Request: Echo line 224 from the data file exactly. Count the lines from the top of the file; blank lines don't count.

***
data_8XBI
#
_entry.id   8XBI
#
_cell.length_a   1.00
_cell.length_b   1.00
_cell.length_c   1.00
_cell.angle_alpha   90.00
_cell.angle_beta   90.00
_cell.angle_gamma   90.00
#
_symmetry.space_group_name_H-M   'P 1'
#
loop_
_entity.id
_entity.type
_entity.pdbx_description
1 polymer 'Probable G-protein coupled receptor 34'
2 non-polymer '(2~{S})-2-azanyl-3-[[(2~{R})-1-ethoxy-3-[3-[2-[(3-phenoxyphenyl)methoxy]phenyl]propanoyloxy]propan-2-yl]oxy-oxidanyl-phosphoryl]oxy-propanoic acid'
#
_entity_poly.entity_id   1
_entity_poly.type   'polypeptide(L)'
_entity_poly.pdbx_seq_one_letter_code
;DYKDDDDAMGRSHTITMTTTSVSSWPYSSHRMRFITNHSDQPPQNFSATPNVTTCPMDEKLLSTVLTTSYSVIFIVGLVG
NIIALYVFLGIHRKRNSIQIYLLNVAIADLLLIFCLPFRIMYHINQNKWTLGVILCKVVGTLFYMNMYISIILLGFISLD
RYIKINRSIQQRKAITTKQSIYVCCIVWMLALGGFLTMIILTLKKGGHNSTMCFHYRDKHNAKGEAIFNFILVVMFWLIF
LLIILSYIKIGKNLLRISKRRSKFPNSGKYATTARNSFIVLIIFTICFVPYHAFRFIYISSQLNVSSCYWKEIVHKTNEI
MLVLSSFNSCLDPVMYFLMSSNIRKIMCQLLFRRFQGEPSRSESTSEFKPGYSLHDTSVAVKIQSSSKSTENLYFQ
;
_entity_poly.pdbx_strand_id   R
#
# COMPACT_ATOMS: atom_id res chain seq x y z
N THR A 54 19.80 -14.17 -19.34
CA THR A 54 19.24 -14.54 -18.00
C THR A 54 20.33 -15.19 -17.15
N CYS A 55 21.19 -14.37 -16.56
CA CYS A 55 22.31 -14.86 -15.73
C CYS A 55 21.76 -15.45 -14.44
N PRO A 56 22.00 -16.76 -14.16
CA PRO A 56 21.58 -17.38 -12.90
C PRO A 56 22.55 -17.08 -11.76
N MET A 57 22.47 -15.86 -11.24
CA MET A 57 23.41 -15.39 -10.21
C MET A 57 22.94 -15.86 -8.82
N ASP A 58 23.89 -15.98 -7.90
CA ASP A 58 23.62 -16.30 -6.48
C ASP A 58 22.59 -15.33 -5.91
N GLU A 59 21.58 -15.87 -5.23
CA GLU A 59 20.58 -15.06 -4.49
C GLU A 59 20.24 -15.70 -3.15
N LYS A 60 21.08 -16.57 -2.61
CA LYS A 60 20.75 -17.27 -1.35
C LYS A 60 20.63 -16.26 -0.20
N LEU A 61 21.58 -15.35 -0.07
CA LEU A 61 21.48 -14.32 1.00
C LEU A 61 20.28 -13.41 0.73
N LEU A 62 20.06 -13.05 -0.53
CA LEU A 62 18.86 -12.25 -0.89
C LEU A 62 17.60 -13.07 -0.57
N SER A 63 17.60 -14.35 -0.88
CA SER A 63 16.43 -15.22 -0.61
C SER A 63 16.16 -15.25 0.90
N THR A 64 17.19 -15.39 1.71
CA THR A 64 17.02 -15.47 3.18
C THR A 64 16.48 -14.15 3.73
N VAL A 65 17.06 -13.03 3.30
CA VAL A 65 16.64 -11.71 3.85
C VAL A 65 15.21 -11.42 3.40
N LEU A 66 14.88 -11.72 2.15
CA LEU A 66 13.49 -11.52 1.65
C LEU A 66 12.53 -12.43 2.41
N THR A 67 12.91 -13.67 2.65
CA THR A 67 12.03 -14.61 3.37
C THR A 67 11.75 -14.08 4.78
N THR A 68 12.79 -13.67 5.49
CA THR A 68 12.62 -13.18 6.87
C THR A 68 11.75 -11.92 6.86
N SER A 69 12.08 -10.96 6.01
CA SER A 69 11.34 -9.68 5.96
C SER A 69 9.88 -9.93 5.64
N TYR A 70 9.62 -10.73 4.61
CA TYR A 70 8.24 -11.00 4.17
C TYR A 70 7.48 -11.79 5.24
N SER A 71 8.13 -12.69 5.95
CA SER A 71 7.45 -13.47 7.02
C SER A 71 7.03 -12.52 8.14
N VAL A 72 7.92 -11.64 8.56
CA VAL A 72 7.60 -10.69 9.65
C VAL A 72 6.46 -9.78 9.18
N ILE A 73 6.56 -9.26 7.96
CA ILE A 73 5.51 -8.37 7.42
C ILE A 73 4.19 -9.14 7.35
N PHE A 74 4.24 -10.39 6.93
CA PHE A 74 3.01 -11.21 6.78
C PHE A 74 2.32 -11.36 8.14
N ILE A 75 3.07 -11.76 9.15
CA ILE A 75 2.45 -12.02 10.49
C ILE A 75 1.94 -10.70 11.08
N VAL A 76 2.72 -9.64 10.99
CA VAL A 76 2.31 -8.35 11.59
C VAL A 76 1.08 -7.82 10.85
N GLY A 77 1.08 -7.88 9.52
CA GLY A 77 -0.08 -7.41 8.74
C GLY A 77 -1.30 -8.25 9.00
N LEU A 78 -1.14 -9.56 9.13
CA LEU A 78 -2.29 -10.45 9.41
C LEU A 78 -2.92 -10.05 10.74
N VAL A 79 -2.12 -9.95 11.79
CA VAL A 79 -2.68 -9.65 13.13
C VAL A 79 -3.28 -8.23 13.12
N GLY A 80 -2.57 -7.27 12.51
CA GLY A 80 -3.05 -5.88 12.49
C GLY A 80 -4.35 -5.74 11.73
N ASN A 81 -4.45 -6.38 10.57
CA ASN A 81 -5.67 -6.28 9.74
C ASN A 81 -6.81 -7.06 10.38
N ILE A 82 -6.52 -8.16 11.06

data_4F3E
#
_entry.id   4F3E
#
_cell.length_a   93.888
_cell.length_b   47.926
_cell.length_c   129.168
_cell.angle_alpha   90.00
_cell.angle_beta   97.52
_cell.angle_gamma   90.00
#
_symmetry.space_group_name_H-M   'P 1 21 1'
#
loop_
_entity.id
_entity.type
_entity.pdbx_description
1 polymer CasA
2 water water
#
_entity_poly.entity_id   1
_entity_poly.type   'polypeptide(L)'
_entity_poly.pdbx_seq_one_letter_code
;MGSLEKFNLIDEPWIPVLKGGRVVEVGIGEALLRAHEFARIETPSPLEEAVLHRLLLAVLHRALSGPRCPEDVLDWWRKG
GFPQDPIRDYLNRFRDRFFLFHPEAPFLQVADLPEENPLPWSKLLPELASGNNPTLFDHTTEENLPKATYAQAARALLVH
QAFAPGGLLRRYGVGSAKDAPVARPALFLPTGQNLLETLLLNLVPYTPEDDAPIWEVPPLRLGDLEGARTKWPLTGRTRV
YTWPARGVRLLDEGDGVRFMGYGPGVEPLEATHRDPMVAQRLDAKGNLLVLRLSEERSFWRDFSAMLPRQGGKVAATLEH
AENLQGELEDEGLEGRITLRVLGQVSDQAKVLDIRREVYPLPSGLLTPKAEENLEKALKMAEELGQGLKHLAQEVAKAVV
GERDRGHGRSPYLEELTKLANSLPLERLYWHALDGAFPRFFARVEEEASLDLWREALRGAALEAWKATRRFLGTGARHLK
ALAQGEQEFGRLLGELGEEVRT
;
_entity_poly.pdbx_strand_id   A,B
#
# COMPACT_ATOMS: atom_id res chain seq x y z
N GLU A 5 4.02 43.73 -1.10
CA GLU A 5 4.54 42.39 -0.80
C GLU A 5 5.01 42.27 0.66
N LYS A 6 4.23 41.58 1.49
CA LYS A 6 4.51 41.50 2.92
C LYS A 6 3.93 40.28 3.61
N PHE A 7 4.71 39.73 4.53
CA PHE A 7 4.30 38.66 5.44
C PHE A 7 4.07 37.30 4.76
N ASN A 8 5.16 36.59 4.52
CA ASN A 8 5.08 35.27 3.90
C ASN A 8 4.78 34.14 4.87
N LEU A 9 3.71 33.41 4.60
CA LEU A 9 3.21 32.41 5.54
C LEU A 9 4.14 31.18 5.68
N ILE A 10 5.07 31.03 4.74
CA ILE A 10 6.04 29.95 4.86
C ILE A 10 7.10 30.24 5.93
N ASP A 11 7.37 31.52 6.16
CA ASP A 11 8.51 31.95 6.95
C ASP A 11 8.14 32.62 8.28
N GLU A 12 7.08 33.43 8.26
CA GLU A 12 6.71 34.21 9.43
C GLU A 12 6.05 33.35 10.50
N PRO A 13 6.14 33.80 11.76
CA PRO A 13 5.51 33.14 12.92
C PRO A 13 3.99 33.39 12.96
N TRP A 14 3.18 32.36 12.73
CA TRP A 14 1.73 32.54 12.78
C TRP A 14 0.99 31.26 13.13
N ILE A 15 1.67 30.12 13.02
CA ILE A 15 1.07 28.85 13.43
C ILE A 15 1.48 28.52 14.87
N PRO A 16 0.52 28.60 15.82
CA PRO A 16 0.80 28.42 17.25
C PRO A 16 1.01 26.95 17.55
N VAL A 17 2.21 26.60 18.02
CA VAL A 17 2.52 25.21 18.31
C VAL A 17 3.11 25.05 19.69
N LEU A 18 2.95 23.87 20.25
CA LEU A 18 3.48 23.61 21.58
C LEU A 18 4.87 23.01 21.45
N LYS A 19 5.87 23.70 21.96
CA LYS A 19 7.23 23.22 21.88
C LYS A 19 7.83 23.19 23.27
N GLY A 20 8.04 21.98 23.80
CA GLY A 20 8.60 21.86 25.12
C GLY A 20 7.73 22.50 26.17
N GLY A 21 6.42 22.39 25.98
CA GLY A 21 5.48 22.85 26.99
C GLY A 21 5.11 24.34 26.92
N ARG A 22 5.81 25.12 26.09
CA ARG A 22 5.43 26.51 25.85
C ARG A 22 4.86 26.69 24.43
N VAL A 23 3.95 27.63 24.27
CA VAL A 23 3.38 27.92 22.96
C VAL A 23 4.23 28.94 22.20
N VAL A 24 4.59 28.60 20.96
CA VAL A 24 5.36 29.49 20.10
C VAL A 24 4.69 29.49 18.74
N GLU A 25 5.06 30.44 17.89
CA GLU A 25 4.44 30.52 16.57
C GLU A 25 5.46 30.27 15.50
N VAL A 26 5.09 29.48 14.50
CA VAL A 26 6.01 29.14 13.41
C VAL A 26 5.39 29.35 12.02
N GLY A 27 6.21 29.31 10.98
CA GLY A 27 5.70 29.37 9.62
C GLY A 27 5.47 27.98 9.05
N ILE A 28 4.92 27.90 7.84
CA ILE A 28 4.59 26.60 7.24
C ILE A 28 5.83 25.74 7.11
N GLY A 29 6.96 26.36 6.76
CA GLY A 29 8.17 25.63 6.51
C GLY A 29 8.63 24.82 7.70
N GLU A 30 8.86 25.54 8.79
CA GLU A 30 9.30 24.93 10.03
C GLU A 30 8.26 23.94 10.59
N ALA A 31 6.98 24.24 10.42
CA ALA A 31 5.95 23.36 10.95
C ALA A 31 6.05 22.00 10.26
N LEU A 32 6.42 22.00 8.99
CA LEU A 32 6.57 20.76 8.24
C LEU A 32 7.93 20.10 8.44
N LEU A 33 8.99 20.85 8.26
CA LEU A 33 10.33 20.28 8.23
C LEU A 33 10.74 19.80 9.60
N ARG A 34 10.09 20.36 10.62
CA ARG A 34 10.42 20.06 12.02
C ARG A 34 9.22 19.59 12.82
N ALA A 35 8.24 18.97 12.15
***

N GLY A 29 6.96 26.36 6.76